The primary objective of IDF raids in the Gaza Strip Wednesday was to push back Hamas fighters and the armed groups that joined them away from the border fence that surrounds the Strip.
In recent days, IDF Southern Command officials noticed that Hamas fighters are getting closer to the fence and border crossings and are operating there with growing intensity. Defense Minister Barak and Chief of Staff Ashkenazi, who both have bitter experience with Hizbullah's deployment on the border fence in southern Lebanon, decided to thwart a similar process in the Strip.
IDF raids on Wednesday were meant to prevent Hamas fighters from establishing themselves and digging tunnels in close proximity to Negev
communities, border crossings, and IDF troops. If they were able to do that, in the near future they would have been able to infiltrate, carry out terror attacks, and abduct soldiers and civilians without the IDF having sufficient warning to thwart such acts. Therefore, the IDF is currently operating, and it will continue to do so consistently in the future, in order to create a "buffer zone" that is roughly 1,500 meters (close to a mile) deep, west of the fence. This "buffer zone" serves another purpose: Thwarting and disrupting rocket launchings from the Strip towards the western Negev.
The IDF's operational pattern on Wednesday, as well as the objectives, were formulated by the army even before Hamas' takeover of Gaza, and continued after it, but mostly in a sporadic and targeted manner. Barak's move into the Defense Ministry provided the army with the ability to plan and implement its activity in a way that integrates it into a clear strategy for curbing the long and short term threats created in the wake of Hamas' Gaza takeover.
This strategy, which is increasingly taking shape in the Defense Ministry, is meant to end or at least significantly minimize Qassam rocket attacks and prevent Hamas from growing stronger and boosting its operational capabilities in general.
We are talking about a phased strateg whose objectives are not merely military that will be implemented in stages. The results of every phase will be examined and the lessons will be applied in the next stage. What we saw on Wednesday was the implementation of the first phase. The depth of the incursion into the Strip – about a kilometer and a half west of the fence – is no different than what was undertaken in the past. However, the scope of forces is larger and the operation is taking place simultaneously through several main efforts at various sectors of the Strip.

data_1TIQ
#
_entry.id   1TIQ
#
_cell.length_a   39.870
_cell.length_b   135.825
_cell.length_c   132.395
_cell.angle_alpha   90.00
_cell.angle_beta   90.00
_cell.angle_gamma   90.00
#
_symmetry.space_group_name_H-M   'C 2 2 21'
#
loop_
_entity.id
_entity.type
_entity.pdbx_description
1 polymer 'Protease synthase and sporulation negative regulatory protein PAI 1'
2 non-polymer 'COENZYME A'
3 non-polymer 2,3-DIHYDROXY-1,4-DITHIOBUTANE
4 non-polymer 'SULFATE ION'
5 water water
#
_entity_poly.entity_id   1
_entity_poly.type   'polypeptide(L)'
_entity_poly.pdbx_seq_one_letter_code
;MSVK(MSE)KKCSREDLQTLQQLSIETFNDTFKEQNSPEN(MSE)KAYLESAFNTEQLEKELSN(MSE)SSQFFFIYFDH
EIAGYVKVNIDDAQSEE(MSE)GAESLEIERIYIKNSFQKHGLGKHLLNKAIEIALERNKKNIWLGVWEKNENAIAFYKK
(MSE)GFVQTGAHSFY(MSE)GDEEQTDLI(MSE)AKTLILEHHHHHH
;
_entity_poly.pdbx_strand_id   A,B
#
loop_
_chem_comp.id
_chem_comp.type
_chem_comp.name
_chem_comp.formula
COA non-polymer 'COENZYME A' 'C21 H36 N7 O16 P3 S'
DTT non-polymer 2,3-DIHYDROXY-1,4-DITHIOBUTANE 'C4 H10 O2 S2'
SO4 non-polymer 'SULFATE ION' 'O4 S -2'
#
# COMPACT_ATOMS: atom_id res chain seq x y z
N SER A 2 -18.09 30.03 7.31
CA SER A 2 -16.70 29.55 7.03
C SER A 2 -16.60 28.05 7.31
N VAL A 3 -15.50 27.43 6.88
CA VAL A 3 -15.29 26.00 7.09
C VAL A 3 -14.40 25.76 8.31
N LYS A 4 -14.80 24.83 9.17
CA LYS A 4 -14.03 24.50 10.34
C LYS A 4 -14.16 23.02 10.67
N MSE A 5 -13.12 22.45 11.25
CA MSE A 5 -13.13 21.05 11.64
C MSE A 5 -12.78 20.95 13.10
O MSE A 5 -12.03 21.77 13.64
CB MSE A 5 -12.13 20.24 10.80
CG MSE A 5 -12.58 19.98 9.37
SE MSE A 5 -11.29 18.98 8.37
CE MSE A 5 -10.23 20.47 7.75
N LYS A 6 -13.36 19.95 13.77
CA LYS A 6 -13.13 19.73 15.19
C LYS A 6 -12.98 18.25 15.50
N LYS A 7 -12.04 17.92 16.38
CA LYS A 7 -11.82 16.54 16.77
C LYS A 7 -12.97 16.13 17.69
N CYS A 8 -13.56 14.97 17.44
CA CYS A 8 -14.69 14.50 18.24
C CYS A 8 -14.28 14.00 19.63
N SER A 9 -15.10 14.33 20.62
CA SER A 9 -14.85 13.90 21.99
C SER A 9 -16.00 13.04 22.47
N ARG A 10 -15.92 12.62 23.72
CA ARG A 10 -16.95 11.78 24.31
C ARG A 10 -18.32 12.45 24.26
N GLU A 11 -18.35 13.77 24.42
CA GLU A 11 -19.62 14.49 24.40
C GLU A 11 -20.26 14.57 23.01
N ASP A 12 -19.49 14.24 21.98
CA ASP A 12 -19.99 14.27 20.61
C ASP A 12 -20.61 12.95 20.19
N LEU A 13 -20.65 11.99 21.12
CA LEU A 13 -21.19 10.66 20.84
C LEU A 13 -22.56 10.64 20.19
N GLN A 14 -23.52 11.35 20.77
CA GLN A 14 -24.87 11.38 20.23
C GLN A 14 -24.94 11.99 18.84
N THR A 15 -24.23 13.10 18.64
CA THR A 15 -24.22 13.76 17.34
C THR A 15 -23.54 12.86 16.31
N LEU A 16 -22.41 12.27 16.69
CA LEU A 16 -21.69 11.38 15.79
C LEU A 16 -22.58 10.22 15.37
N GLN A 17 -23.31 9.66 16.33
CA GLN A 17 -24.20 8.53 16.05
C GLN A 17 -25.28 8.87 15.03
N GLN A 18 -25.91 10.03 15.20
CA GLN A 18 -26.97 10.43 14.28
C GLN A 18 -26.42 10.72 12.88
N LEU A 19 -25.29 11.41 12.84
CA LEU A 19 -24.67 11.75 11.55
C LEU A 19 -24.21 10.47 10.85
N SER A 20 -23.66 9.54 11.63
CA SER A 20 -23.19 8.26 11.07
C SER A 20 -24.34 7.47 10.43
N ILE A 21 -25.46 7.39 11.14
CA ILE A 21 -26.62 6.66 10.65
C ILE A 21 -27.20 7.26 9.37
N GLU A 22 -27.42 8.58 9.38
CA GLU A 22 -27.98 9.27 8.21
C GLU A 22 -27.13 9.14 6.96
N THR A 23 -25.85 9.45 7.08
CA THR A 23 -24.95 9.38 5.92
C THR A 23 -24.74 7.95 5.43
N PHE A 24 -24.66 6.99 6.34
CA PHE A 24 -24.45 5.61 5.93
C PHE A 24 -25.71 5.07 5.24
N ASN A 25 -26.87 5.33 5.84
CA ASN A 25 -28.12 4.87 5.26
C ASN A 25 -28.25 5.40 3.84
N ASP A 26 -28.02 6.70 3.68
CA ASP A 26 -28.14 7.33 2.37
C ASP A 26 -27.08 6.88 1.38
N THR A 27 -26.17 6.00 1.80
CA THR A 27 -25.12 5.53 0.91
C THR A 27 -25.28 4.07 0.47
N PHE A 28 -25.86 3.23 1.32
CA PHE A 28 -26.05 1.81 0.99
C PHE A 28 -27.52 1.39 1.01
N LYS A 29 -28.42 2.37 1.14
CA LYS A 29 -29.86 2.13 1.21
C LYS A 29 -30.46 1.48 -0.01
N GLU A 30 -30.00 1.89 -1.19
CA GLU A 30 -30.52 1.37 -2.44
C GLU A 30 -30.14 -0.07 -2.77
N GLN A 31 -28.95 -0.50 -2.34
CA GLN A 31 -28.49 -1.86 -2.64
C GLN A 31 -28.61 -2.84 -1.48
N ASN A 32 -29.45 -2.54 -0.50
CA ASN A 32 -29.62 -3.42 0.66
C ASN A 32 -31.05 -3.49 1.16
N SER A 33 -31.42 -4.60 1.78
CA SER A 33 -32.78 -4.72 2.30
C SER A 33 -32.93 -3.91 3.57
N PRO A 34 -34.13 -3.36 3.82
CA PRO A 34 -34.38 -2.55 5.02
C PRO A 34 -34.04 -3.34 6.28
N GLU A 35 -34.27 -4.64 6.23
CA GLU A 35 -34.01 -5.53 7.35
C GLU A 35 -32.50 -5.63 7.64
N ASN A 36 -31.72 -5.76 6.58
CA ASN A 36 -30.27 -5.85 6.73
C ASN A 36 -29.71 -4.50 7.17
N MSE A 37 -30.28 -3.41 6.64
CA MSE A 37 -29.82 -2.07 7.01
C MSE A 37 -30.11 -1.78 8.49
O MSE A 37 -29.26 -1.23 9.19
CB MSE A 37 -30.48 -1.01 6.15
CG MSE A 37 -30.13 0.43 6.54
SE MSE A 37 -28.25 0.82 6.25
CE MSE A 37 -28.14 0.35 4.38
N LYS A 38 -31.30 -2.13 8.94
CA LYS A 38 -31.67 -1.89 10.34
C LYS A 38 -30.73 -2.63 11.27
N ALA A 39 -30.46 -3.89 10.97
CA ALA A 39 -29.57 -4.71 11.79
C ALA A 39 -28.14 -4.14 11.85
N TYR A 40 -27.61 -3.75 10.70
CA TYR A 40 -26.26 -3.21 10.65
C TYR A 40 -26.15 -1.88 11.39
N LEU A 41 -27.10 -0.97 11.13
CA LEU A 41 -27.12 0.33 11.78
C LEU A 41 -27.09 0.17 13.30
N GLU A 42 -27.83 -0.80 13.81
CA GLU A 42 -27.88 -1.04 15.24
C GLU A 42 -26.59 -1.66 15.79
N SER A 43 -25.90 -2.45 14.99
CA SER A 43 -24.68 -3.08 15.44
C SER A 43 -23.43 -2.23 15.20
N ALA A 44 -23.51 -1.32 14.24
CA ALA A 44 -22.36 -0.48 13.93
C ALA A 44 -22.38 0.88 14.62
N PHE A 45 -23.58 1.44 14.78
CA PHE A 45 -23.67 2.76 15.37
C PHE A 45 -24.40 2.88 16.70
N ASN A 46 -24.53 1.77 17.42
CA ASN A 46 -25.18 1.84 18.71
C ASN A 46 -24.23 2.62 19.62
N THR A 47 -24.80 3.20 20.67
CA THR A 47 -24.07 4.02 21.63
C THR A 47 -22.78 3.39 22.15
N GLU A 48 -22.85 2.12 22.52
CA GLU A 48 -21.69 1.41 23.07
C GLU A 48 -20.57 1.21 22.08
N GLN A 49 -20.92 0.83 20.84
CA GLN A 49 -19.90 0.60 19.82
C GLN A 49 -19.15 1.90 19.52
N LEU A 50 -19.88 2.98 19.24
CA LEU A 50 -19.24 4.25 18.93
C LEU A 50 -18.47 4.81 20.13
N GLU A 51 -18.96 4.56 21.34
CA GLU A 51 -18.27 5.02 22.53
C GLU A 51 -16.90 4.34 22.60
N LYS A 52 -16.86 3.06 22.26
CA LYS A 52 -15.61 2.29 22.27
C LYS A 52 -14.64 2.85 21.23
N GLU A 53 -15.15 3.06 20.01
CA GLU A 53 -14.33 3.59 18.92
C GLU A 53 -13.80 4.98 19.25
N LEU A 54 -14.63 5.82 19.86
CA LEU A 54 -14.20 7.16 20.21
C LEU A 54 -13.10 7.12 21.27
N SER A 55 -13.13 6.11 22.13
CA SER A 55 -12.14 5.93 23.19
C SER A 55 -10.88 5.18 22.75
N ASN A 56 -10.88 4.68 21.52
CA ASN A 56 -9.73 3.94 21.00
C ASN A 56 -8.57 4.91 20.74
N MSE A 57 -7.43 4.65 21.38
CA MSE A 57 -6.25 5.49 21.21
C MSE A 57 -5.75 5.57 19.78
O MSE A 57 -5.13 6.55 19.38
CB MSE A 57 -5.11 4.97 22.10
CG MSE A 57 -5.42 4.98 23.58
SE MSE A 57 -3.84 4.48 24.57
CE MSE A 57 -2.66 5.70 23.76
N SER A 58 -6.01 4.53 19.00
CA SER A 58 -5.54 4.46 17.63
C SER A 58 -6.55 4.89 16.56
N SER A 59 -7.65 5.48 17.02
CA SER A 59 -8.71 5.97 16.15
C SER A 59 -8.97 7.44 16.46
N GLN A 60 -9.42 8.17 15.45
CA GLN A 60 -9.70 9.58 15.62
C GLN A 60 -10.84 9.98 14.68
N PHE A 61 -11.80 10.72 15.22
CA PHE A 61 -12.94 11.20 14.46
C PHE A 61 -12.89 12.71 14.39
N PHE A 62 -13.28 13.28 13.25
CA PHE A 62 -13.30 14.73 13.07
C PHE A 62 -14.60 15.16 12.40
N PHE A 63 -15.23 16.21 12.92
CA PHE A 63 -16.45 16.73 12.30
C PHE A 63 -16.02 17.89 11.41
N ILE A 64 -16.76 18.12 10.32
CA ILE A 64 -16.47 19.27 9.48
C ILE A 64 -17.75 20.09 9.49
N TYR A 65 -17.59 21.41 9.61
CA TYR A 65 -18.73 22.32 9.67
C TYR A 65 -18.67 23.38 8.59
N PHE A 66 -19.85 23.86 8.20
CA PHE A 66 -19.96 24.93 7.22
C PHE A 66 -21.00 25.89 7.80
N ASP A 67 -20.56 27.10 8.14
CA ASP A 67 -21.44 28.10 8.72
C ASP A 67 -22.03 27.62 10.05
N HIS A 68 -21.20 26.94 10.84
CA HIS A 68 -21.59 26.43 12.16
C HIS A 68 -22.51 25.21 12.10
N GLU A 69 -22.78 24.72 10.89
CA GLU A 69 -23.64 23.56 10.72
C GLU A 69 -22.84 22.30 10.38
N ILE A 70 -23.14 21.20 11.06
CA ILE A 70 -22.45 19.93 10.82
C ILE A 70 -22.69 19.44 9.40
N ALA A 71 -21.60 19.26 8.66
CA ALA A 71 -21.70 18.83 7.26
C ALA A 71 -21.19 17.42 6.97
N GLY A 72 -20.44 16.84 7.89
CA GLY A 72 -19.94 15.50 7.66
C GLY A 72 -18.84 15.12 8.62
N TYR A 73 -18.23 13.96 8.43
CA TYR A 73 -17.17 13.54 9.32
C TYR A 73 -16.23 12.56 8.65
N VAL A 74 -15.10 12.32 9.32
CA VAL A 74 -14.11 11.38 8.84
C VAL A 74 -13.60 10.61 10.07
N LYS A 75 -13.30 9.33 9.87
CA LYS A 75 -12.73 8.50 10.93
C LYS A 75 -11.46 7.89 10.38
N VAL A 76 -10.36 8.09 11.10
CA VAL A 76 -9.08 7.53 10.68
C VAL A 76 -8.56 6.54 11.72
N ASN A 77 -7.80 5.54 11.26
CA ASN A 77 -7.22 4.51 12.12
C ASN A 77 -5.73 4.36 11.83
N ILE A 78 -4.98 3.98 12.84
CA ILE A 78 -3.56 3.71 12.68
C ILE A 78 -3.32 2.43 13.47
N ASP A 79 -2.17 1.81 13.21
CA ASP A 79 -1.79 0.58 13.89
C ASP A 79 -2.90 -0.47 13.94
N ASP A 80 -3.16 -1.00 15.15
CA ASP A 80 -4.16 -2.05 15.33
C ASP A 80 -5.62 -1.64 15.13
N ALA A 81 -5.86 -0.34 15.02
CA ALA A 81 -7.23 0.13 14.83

Another difference has to do with the modus operandi: From now on there are no longer targeted raids and ambushes by small infantry forces covered by a few tanks, but rather, a combination that also includes armored corps raids.
The need to change the scope and method of operation stems from the intelligence-based realization that what was done in the past two weeks was insufficient in order to curb the quick approach of Hamas fighters in the direction of the fence and crossings. By moving closer to the fence, Hamas is able to shorten the range in order to quickly and easily dig cross-fence tunnels and fire Qassams to their maximum range.
Crossings are the keyThe crossings constitute a separate story. Before Hamas' Gaza takeover, members of Mahmoud Abbas' security arms made sure that Hamas does not disconnect the economic and humanitarian pipeline into the Strip through terror attacks. Abbas' people realized that those who control the crossings in fact control the population and are able to manipulate it.
Therefore, Palestinian Authority security arms showed greater determination in fighting for the crossing than they did in fighting for their own headquarters. Now, after they have withdrawn, Hamas is the master of the crossings even if it does not sit there in practice. IDF officials believe that Hamas has an interest in seeing these crossings closed off for some time in order to create a humanitarian crisis in the Strip that would prompt international pressure on and condemnation of Israel.
It is doubtful whether this is Hamas' genuine objective. It is much likelier that Hamas wishes to demonstrate its control over the crossings by disrupting their operations, in order to force the international community and Israel to transfer aid to Gaza residents through Hamas. "You kiss the hand that feeds you," says an old Arabic proverb. This is Hamas' way to establish its rule in the Strip and make residents obey it unquestionably.
Israel knows that a humanitarian crisis in the Strip, even if it was clearly initiated by Hamas, would come back to haunt us in international public opinion. Therefore, the IDF must push Hamas away from the crossings just as it has to bolster its efforts to prevent Qassam attacks and push Hamas away from the fence.
We should hope that these operations would be planned and carried out in a manner that minimizes the number of civilian casualties among Gaza residents. The IDF must strive for this and do everything in its power in order for it not to happen, and this should be part of its mission objectives. This is proper not only morally but also practically. The IDF's freedom to maneuver is greatly conditioned upon the reactions of international public opinion.